projects and writings of Tracy Burkholder
In September, 2016 I started a year-long personal challenge of doing something each week that I’d never done before then writing about it. This is week 12.
I can’t remember ever having a well-defined role model, one of those people you look up to and write grade school essays about. I love all the strong, interesting women in my family but I never emulated any of them directly. I’ve admired historical figures and literary figures, but if asked to name one I actually wanted to be like I don’t think I could answer. I’ve had a few great teachers and I’ve had friends who did brave things but nobody has ever claimed that elevated status.
Then this week happened in which I participated in a workshop for providing massage in hospice care. I remembered the lavish praise I’d heard about the teacher, Irene Smith, and felt compelled beyond all the reasons of time and money that said DON’T GO, and set up the whole trip in a single night: San Francisco for five days to learn and share and grieve and laugh and practice. Diving deep every day.
Over the course of the week, in her sweet, attic apartment and in the hallways of a renowned hospital, Irene became my first real role model. We couldn’t be more different, she and I, but what I saw her model over and over, at every turn, was a willingness to be herself. Not a perfectly polished version of herself, but the complicated version of personhood that we so often try to hide from each other. She was smart and beautiful and caring, repeatedly inhabiting the deliberate and thoughtful way a person could move through the world, the way a person could listen and be witness, the way a person could be intimate and vulnerable and still professional. And she also showed me how a person can be all these things and still get trapped in ego and still find confusion and frustration, sadness and fear. She showed me how a lifetime of deep and expansive experience doesn’t immunize you to the fact that you can stand in a familiar doorway and still have no idea what to do with what lies beyond it.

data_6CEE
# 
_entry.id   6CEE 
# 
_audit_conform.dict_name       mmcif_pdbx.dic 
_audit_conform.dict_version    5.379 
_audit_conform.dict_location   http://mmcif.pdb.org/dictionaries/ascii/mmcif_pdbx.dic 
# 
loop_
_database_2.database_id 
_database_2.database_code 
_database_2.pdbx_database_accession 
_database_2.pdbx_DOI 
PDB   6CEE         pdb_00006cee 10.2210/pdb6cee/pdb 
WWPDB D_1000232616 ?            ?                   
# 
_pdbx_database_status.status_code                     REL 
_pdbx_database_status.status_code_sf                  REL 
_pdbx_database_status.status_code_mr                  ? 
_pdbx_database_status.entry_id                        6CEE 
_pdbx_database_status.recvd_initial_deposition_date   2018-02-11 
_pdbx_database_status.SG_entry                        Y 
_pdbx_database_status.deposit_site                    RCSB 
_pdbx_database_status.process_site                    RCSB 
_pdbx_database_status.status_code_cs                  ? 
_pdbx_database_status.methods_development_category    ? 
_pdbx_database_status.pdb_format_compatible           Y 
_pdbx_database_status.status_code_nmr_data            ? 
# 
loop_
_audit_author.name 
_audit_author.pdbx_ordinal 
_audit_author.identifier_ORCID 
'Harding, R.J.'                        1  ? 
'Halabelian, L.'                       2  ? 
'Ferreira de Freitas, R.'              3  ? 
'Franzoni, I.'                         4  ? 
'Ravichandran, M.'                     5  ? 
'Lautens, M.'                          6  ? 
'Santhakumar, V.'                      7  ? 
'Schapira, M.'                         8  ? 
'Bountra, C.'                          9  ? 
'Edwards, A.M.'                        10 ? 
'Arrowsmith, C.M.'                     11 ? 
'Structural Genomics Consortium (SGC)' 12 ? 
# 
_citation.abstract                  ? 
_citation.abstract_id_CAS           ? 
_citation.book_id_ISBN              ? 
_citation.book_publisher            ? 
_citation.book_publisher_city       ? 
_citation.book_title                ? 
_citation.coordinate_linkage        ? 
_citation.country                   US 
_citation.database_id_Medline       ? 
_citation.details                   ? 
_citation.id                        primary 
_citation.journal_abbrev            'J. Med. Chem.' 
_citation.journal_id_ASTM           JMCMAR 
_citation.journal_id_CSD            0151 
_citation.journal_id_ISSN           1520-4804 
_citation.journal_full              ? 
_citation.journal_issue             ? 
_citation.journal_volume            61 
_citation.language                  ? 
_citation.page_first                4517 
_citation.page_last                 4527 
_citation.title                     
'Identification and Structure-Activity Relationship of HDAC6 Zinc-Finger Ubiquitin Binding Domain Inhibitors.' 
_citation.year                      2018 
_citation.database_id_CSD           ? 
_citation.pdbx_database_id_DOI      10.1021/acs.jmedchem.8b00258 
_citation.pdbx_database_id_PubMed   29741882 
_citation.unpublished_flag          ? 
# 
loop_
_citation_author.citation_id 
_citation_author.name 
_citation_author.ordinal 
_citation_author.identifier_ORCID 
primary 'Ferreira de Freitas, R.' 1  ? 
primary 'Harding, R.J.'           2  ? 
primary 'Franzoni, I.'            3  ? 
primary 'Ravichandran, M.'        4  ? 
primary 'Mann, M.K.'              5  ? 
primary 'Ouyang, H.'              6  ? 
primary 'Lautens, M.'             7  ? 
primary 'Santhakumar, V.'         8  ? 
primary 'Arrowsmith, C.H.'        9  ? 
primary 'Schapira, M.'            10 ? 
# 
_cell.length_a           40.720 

I’ve always learned better when given solid examples over generalized abstracts. Spending five solid days in the presence of one of the best examples I’ve ever met has challenged me to at least try and follow suit. It’s an example that I can use professionally, personally and privately.
In my work, I can try and arrive mindful and stay present. If every cell has full consciousness, as Irene said repeatedly this week, what do I want to say to the people I touch? And if I want to bring calm into a room then ALL of my movements must be slow and thoughtful, not just those defined as massage. This week, I provided touch to my classmates as well as four different residents and felt a connection through my eyes and the skin of my hands and the angle of my body and the air that filled the shape between me and the person in their bed. This was not about technique or outcomes or work. This was about the connections we all have with each other, connections that are often highlighted at the end of life.
In my personal life, I can try and step into my relationship with others with strength and vulnerability, perfectly imperfect. This week, I sat with this small group of women and listened to their stories. I cried repeatedly. Then I sat inside their gaze as they listened to me talk and watched me cry some more.
With myself, I can try and be more brave but also more kind. This week, I performed a ritual that addressed some unfinished business in my life (because that’s what you do when your role model asks you to). I stood in the backyard and clanged a knife into a metal bowl and made some goddamn noise. It felt awkward, but also satisfying. As I continue to bang more metaphorical pots, I know I’ll make a million mistakes. And I’ll never know what I’m doing. This is not only inevitable, but really kind of great.
To all of this and to all of those who brought me here, I say thankyouthankyouthankyouthankyou.